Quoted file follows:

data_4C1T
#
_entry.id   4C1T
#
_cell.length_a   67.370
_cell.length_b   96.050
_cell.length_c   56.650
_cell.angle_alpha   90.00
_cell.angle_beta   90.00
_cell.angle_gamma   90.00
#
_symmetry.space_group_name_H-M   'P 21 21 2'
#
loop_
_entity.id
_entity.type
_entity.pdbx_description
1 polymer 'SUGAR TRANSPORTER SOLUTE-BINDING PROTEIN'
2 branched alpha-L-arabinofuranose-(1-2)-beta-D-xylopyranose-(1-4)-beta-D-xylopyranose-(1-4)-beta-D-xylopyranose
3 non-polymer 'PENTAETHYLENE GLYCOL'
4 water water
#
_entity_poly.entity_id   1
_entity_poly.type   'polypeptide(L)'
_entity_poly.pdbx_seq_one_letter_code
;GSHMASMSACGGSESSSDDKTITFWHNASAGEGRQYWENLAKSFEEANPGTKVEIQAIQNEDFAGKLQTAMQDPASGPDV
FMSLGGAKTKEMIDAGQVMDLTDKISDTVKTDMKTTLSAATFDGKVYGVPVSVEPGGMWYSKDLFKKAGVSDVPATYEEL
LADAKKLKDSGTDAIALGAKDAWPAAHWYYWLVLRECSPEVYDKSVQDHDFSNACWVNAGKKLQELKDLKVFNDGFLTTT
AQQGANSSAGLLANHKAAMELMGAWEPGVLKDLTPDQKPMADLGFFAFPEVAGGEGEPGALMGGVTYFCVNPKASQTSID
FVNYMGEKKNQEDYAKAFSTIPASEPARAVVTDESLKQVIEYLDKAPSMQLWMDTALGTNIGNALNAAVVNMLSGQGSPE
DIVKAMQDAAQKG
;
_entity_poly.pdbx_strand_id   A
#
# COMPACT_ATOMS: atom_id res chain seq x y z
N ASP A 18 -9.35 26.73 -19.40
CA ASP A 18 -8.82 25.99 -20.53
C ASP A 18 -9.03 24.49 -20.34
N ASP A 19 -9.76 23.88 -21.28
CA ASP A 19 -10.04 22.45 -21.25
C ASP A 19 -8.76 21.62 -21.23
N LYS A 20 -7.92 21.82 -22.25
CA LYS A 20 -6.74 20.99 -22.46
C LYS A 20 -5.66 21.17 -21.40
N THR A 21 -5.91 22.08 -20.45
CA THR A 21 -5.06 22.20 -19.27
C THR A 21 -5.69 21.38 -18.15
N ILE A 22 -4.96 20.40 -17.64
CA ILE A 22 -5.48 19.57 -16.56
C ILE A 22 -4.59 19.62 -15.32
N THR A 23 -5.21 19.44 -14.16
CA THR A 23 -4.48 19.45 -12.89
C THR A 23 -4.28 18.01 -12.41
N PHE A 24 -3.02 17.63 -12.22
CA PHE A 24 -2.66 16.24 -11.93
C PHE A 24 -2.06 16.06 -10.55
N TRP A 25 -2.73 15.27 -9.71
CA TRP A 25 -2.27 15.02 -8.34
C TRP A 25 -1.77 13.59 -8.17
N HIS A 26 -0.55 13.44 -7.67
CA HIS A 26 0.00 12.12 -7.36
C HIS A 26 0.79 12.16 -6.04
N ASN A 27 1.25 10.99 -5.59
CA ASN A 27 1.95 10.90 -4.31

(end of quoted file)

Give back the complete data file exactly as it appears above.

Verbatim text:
data_4C1T
#
_entry.id   4C1T
#
_cell.length_a   67.370
_cell.length_b   96.050
_cell.length_c   56.650
_cell.angle_alpha   90.00
_cell.angle_beta   90.00
_cell.angle_gamma   90.00
#
_symmetry.space_group_name_H-M   'P 21 21 2'
#
loop_
_entity.id
_entity.type
_entity.pdbx_description
1 polymer 'SUGAR TRANSPORTER SOLUTE-BINDING PROTEIN'
2 branched alpha-L-arabinofuranose-(1-2)-beta-D-xylopyranose-(1-4)-beta-D-xylopyranose-(1-4)-beta-D-xylopyranose
3 non-polymer 'PENTAETHYLENE GLYCOL'
4 water water
#
_entity_poly.entity_id   1
_entity_poly.type   'polypeptide(L)'
_entity_poly.pdbx_seq_one_letter_code
;GSHMASMSACGGSESSSDDKTITFWHNASAGEGRQYWENLAKSFEEANPGTKVEIQAIQNEDFAGKLQTAMQDPASGPDV
FMSLGGAKTKEMIDAGQVMDLTDKISDTVKTDMKTTLSAATFDGKVYGVPVSVEPGGMWYSKDLFKKAGVSDVPATYEEL
LADAKKLKDSGTDAIALGAKDAWPAAHWYYWLVLRECSPEVYDKSVQDHDFSNACWVNAGKKLQELKDLKVFNDGFLTTT
AQQGANSSAGLLANHKAAMELMGAWEPGVLKDLTPDQKPMADLGFFAFPEVAGGEGEPGALMGGVTYFCVNPKASQTSID
FVNYMGEKKNQEDYAKAFSTIPASEPARAVVTDESLKQVIEYLDKAPSMQLWMDTALGTNIGNALNAAVVNMLSGQGSPE
DIVKAMQDAAQKG
;
_entity_poly.pdbx_strand_id   A
#
# COMPACT_ATOMS: atom_id res chain seq x y z
N ASP A 18 -9.35 26.73 -19.40
CA ASP A 18 -8.82 25.99 -20.53
C ASP A 18 -9.03 24.49 -20.34
N ASP A 19 -9.76 23.88 -21.28
CA ASP A 19 -10.04 22.45 -21.25
C ASP A 19 -8.76 21.62 -21.23
N LYS A 20 -7.92 21.82 -22.25
CA LYS A 20 -6.74 20.99 -22.46
C LYS A 20 -5.66 21.17 -21.40
N THR A 21 -5.91 22.08 -20.45
CA THR A 21 -5.06 22.20 -19.27
C THR A 21 -5.69 21.38 -18.15
N ILE A 22 -4.96 20.40 -17.64
CA ILE A 22 -5.48 19.57 -16.56
C ILE A 22 -4.59 19.62 -15.32
N THR A 23 -5.21 19.44 -14.16
CA THR A 23 -4.48 19.45 -12.89
C THR A 23 -4.28 18.01 -12.41
N PHE A 24 -3.02 17.63 -12.22
CA PHE A 24 -2.66 16.24 -11.93
C PHE A 24 -2.06 16.06 -10.55
N TRP A 25 -2.73 15.27 -9.71
CA TRP A 25 -2.27 15.02 -8.34
C TRP A 25 -1.77 13.59 -8.17
N HIS A 26 -0.55 13.44 -7.67
CA HIS A 26 0.00 12.12 -7.36
C HIS A 26 0.79 12.16 -6.04
N ASN A 27 1.25 10.99 -5.59
CA ASN A 27 1.95 10.90 -4.31